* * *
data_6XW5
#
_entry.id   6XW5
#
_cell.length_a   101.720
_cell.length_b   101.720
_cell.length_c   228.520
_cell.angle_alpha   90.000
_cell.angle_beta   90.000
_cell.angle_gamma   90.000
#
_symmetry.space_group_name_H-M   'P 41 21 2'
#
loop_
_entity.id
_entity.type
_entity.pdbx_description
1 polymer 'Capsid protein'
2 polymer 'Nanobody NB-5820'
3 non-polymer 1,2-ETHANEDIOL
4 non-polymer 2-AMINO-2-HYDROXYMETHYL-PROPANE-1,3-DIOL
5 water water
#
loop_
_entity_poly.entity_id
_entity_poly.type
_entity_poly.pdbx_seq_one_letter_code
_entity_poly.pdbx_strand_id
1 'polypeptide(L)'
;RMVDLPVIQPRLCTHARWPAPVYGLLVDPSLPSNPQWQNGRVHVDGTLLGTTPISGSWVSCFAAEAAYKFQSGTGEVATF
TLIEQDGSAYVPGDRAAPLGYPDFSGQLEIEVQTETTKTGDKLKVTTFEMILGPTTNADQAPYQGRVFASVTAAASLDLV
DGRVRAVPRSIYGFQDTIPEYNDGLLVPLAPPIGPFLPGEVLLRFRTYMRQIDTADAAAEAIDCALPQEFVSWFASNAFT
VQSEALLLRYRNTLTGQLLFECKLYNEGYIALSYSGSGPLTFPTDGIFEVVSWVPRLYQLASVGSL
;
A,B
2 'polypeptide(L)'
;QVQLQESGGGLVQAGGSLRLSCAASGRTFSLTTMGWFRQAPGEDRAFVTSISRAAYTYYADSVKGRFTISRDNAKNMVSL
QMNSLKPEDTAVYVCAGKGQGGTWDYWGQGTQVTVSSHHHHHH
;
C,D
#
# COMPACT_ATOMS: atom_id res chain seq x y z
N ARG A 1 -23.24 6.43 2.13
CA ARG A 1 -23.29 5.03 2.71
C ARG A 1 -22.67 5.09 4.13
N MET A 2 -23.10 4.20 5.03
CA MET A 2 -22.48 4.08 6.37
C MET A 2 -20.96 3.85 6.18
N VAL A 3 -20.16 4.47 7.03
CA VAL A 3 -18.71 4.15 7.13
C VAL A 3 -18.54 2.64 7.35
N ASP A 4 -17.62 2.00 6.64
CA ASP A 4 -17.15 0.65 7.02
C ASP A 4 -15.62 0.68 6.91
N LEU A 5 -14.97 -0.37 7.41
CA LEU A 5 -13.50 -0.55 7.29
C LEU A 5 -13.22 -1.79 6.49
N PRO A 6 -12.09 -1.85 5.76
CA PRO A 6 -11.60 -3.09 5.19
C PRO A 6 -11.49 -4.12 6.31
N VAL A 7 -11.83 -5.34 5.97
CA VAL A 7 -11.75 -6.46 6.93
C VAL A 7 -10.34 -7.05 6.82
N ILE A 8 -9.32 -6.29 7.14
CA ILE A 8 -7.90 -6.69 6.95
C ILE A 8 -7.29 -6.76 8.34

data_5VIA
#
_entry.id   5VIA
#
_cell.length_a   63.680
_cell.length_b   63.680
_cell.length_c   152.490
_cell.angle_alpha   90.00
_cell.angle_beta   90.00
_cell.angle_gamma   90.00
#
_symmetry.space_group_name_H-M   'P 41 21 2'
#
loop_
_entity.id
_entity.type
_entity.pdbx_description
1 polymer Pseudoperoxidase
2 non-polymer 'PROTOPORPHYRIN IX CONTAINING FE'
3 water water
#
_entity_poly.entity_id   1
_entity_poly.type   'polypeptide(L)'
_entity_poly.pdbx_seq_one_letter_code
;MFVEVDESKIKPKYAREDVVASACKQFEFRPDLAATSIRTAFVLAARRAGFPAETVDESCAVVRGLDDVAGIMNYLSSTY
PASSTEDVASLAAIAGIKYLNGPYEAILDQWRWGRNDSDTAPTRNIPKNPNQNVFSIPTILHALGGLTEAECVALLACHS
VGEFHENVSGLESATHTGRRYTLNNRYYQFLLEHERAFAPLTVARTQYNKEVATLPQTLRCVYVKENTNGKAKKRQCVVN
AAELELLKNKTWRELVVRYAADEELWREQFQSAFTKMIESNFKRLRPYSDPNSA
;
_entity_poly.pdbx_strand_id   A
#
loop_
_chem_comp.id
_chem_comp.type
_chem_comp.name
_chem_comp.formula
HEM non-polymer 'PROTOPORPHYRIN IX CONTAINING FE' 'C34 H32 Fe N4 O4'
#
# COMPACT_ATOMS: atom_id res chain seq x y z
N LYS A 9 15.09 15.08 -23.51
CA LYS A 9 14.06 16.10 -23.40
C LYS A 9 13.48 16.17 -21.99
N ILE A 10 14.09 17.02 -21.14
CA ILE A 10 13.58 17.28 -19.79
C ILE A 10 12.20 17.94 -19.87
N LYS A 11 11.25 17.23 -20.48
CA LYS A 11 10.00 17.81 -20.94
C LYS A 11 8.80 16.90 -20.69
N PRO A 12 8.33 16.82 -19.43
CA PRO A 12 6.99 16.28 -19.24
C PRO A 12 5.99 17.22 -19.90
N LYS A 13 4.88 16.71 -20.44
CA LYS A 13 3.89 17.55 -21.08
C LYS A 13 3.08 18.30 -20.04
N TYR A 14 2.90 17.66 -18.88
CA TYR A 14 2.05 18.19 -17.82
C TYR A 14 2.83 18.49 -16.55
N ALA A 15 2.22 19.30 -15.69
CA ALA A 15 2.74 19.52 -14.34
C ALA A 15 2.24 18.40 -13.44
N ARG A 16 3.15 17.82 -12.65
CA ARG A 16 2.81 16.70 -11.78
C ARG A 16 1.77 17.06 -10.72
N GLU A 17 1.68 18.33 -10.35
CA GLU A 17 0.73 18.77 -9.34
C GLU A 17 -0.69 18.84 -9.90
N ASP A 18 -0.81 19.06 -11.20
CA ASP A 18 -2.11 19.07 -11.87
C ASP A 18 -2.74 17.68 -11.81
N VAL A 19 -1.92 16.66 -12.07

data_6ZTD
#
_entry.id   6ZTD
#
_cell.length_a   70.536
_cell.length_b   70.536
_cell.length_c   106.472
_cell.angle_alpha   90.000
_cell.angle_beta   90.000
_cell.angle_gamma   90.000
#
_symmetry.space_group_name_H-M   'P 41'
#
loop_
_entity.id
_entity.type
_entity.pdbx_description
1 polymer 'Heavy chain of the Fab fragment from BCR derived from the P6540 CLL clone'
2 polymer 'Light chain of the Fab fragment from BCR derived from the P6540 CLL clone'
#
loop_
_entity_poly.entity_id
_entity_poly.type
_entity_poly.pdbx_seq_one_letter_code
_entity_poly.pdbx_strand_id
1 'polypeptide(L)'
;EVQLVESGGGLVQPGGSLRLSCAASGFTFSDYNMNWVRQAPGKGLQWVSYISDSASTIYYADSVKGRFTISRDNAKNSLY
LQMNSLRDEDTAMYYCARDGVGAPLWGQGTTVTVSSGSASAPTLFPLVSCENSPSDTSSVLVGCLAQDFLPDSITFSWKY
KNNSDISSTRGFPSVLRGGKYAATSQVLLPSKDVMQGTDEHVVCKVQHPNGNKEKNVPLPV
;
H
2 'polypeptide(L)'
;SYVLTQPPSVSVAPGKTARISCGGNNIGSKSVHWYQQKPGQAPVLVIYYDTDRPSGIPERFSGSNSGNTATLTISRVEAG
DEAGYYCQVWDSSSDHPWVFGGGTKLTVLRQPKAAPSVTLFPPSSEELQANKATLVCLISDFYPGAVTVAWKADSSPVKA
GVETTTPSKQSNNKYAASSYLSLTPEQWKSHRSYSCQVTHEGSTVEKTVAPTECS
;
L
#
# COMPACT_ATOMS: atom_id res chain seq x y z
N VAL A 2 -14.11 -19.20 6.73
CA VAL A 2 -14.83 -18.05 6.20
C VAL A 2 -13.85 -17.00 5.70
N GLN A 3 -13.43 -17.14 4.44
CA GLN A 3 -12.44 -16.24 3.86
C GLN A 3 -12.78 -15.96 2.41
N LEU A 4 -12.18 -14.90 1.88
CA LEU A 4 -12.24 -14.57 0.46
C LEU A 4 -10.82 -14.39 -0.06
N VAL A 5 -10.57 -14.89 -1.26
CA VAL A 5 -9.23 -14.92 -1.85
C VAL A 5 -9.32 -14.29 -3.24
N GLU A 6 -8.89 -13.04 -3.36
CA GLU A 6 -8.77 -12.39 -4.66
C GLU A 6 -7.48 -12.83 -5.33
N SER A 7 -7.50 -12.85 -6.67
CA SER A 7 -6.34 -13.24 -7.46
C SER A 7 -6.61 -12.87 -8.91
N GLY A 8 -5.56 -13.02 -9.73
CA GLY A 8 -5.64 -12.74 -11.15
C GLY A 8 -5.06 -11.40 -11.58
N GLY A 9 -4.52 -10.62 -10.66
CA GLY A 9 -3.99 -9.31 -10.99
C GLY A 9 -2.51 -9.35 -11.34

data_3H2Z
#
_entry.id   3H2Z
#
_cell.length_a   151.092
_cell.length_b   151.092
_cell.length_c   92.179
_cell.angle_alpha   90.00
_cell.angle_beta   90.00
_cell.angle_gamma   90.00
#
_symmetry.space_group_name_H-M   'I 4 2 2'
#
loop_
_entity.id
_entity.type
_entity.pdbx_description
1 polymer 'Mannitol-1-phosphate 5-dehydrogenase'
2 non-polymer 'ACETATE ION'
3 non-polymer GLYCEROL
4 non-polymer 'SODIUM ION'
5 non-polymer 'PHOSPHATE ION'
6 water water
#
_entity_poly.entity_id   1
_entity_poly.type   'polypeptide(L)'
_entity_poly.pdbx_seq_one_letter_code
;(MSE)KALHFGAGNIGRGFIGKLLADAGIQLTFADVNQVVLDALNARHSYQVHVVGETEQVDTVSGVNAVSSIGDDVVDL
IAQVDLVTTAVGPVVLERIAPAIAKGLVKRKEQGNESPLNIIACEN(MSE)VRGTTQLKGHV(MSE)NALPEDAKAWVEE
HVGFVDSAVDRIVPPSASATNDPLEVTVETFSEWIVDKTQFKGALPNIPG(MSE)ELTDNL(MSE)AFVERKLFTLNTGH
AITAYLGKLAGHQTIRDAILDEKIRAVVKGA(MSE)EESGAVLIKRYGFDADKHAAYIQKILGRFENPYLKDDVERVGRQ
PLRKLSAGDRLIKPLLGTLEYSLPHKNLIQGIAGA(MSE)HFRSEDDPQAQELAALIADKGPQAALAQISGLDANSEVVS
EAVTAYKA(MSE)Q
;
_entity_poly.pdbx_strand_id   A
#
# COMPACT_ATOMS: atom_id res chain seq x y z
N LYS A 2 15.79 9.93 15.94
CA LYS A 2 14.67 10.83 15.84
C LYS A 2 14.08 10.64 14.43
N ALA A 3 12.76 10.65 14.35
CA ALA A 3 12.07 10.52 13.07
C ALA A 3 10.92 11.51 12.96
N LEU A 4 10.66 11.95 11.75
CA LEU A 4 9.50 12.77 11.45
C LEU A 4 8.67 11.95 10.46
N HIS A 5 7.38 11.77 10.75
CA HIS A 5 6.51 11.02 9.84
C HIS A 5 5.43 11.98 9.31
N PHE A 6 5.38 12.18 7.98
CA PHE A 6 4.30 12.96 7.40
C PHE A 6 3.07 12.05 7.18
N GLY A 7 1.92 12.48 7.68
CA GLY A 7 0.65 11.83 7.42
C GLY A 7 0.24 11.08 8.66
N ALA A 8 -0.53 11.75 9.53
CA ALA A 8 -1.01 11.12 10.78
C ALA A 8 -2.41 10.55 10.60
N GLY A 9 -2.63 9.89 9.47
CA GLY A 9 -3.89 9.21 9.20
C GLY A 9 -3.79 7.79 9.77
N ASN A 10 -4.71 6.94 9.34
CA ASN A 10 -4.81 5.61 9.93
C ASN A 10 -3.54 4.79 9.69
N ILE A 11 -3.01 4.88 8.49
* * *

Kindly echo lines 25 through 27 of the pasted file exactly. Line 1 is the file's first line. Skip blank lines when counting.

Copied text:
_entity_poly.entity_id
_entity_poly.type
_entity_poly.pdbx_seq_one_letter_code